I used two different colors of tulle: blue and glittery purple.  I laid them out and cut them to the general length that I wanted the mane and tail.  Then, with each layer separately, I cut one edge of the tulle into wavy hair-like strips.  Then I layered about 4-5 pieces of cut tulle and folded and rolled and scrunched up the other end to gather it into a pony tail.  I stitched it together to hold it in place and then hot glued felt around it to secure it together, then hand stitched that onto the helmet for the mane and onto elastic for the tail.

Nightmare Moon Costume by you & mie

Unfortunately, it added weight to the back of the helmet so that it keeps sliding back and that nose piece often ends up near her forehead.

And that’s about it!  This costume took me a good 2 weeks to put together I think.  I seriously underestimated how long it would take.  Usually I can put together an outfit in 1-2 nights if I’m putting in the time, but there were just so many pieces and so much trial and error (LOTS OF ERROR).  I think I went back to the fabric store 3 times to get more stuff I needed.  In the end, Yuki likes the costume, but I don’t think she has any clue how much went into it.

People say, “You’re such a good mom, I just bought our costumes at the store!”  But if I’m being honest, I didn’t do this for Yuki – I didn’t stay up countless hours and spend lots of money because I wanted to make her happy.  She would have been just as happy with a store bought costume (if one existed for this character) or a much much simpler version.  But I did it for me.  Because once I had the challenge, it was my personal goal to make a kick ass costume.  I wanted to see how well I could match some of the details while still making it wearable for a 4 year old.  And I struggled and cursed and suffered some extreme exhaustion, but I LOVED it.  I’m really starting to understand why people enjoy cosplay so much!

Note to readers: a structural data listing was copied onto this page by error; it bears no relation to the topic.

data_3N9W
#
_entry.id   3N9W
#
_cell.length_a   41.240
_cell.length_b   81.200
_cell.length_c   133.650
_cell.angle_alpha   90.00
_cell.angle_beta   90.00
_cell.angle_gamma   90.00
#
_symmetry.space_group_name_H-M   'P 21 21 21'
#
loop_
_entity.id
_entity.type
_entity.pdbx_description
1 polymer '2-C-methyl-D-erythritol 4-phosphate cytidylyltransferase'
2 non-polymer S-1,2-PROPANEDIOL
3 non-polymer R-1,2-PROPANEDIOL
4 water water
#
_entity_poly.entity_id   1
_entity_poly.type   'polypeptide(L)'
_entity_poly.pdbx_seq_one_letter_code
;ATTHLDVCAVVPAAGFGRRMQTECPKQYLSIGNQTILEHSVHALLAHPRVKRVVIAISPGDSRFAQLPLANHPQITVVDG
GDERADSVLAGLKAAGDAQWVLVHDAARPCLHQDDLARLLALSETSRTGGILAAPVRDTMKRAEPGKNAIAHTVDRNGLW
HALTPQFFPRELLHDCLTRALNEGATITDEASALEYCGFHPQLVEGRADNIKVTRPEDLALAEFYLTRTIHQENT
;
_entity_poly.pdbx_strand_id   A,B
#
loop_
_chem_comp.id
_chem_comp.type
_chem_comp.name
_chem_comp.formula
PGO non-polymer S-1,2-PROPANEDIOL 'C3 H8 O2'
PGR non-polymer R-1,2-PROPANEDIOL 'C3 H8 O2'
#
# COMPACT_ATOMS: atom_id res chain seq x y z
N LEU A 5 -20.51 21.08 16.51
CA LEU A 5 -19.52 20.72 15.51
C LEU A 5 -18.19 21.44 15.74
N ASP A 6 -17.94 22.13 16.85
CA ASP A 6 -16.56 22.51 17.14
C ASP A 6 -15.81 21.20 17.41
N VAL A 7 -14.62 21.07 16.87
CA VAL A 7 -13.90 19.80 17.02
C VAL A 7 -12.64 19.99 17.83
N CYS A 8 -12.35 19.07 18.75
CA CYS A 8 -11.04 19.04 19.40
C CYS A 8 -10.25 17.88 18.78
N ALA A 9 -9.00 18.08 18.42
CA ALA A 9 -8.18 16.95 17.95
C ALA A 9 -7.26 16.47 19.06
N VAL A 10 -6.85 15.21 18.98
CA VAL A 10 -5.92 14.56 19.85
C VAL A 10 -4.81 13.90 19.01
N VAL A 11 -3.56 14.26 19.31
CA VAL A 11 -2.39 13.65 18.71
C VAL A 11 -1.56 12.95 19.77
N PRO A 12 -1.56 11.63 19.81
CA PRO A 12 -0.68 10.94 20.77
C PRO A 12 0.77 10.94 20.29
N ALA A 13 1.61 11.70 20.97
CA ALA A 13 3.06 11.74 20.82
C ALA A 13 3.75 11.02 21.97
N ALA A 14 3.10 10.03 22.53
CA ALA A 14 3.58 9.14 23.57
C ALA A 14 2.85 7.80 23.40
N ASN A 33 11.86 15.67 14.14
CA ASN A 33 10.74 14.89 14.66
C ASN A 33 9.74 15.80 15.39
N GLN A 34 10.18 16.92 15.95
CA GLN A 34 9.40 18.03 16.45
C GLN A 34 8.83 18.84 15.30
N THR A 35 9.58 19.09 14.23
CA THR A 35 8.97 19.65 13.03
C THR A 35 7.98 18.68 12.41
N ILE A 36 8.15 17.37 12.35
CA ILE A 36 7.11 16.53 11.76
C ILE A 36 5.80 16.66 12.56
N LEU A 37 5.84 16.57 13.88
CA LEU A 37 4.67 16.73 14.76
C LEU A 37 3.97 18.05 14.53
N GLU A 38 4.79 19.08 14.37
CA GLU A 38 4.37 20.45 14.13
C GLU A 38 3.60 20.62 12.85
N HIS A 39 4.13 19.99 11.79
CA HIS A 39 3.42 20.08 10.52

Anyways, for all of those celebrating Halloween, have a spooky, silly and safe time!  Share your costumes with me – I LOVE seeing all the creative and fun ideas!   And beware the legend of Nightmare Moon.  She will return once again!  MUHAHAHAHAHA!  :P

Nightmare Moon Costume by you & mie

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Totoro Costume Tutorial

Totoro Costume Tutorial by you & mie

Hello!!  I’m here with a tutorial today that I’m really excited about!  3 years ago, I made a Totoro costume for Yuki and it was a huge hit with Totoro fans around the world.  Since then I’ve been getting regular emails about custom orders for costumes or selling the pattern for it, but I don’t do either.  I figured the least I can do is a tutorial for the costume so people can try their hand at making one themselves!

Totoro Costume Tutorial by you & mie

Totoro Costume Tutorial by you & mie

If you’re not familiar, Totoro is a character from the Studio Ghibli movie, My Neighbor Totoro.  It’s an awesome movie about 2 young girls who move into an old house in the country with their dad to be closer to their mother who is the hospital.  The girls discover magical creatures in the nearby forest and together they embark on an adventure.

There are three Totoros in the movie – the main one is the huge gray Totoro, but there is also a chu-Totoro (medium) that is blue and a chibi-Totoro (small) that is white.  I decided to do the blue Totoro this time around just to do something a little different.  It looks similar to the big gray Totoro, but has less details (no whiskers, less arrows on the chest, etc.)

totoro1[image source]

Totoro Costume Tutorial by you & mie

The costume is very similar to the original, but I’ve made some adjustments.  I tried to make this tutorial as simple as I could to make it possible for beginners or even adventurous first timers to give it a go.  I walk you through drafting your own pattern and all the steps to put the costume together.  The tutorial is LONG, but there are a ton of pictures to help.  There is a zipper, but that is the trickiest part of the sewing and I have a suggestion for an alternative if you’re REALLY opposed to installing a zipper.